The project under way to eliminate invasive species of plants being carried out in the micro-reserve at Punta de La Glea – in Aguamarina area, next to Cabo Roig – has resulted in the discovery of an endangered plant. More than 113 examples of Launaea lanifera ( woolly lechuguino) a plant classified as endangered in the Valencian Community are blossoming on the local cliffs.
This micro-reserve of flora and fauna is already of undoubted botanical interest, since it houses the largest peninsular population of a number of species classed as ‘of Community Interest’ that are included on the Red List and considered ‘vulnerable’, such as the Cat’s Head Jar (Helianthemum caput-felis).
However, due to its proximity to coastal urban developments, the micro-reserve has been colonised by several pockets of invasive alien species that threatened the habitat of the protected flora. To control its expansion, the Department of the Environment has contracted a professional elimination of the unwanted plants.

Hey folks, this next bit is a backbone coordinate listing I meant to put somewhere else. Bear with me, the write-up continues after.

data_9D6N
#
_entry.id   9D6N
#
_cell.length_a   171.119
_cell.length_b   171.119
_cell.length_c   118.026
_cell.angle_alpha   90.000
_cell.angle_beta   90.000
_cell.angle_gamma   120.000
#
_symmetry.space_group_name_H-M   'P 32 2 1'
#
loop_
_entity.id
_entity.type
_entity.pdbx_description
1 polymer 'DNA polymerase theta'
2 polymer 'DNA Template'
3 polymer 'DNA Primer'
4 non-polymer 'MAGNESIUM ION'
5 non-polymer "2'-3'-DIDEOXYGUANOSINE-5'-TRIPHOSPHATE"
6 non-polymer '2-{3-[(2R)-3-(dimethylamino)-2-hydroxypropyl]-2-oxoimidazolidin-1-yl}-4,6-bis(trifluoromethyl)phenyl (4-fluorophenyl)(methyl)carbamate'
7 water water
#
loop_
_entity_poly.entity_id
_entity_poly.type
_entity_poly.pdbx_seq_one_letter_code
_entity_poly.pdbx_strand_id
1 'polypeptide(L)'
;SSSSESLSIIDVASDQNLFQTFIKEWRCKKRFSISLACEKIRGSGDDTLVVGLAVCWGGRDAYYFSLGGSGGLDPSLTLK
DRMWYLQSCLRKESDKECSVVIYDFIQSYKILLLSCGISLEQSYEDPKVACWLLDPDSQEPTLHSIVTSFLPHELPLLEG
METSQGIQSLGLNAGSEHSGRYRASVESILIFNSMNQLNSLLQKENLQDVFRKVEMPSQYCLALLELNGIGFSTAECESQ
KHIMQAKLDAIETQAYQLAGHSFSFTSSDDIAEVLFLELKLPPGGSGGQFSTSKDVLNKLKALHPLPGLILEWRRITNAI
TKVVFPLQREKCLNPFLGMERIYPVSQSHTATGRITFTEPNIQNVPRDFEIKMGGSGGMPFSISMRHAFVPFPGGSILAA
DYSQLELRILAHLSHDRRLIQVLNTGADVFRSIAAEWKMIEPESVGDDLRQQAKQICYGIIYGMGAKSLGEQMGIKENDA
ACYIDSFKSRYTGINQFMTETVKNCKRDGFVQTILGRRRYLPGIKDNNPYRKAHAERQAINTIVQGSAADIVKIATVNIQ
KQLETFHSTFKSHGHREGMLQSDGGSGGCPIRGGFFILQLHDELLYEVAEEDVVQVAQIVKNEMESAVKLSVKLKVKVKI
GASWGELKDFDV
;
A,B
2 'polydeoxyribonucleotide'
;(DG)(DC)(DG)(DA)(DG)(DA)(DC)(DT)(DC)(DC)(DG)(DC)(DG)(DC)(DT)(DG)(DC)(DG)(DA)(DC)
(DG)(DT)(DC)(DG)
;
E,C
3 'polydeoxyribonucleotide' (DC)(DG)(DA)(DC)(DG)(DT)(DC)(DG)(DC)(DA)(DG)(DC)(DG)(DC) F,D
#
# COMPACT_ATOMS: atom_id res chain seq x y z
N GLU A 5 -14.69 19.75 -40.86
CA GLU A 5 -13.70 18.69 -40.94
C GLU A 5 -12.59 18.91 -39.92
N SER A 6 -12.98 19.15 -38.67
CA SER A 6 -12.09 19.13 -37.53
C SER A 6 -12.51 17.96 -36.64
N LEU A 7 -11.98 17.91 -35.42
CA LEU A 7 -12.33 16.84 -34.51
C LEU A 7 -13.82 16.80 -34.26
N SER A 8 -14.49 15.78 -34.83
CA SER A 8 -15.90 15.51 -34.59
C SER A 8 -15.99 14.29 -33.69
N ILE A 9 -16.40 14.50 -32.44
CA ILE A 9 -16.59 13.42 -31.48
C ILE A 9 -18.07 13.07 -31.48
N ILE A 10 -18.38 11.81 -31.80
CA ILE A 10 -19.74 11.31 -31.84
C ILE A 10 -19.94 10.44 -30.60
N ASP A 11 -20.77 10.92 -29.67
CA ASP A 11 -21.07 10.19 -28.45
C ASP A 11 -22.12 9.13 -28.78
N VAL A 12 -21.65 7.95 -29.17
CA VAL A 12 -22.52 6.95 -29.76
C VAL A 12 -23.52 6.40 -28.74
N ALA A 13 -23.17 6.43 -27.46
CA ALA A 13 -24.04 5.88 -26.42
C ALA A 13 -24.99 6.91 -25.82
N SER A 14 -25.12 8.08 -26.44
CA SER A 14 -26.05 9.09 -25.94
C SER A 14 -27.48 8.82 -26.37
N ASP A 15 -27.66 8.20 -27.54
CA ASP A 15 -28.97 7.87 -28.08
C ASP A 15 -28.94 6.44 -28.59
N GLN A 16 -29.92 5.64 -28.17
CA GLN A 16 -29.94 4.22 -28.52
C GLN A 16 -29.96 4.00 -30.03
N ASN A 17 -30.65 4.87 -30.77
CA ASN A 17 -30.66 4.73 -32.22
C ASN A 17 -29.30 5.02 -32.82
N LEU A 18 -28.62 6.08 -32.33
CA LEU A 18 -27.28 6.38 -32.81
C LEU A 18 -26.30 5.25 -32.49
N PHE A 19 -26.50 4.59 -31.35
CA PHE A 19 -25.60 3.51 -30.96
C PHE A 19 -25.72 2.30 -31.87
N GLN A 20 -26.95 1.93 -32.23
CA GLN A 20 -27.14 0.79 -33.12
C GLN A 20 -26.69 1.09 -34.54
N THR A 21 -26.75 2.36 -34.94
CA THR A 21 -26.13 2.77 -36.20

The plant has not been since in this area since 1966 and was re-discovered by José Antonio López Espinosa, an expert botanist.
Councillor for the Environment, Dámaso Aparicio said: “One-hundfed-and-thirteen individual examples of the species have been counted so far, which represents at least 40 percent of the Valencian population, since there is one other population nucleus in Aspe of 17 specimens and another of similar size in Orihuela in the Sierra de Crevillente.”
The municipal biologist supervising the works to eliminate any invasive flora, Gonzalo Escudero explained the considerable importance of the find.
He said: “This plant is among the ones to look for as outlined in the ‘Flora del Término Municipal de Orihuela Vol II’ issued by the Orihuela City Council. Finding it demonstrates the importance of the fight against these invasive alien plants. If the Acacia sp. and other exotic species weren’t removed the population of Launaea lanifera would probably have been greatly affected.”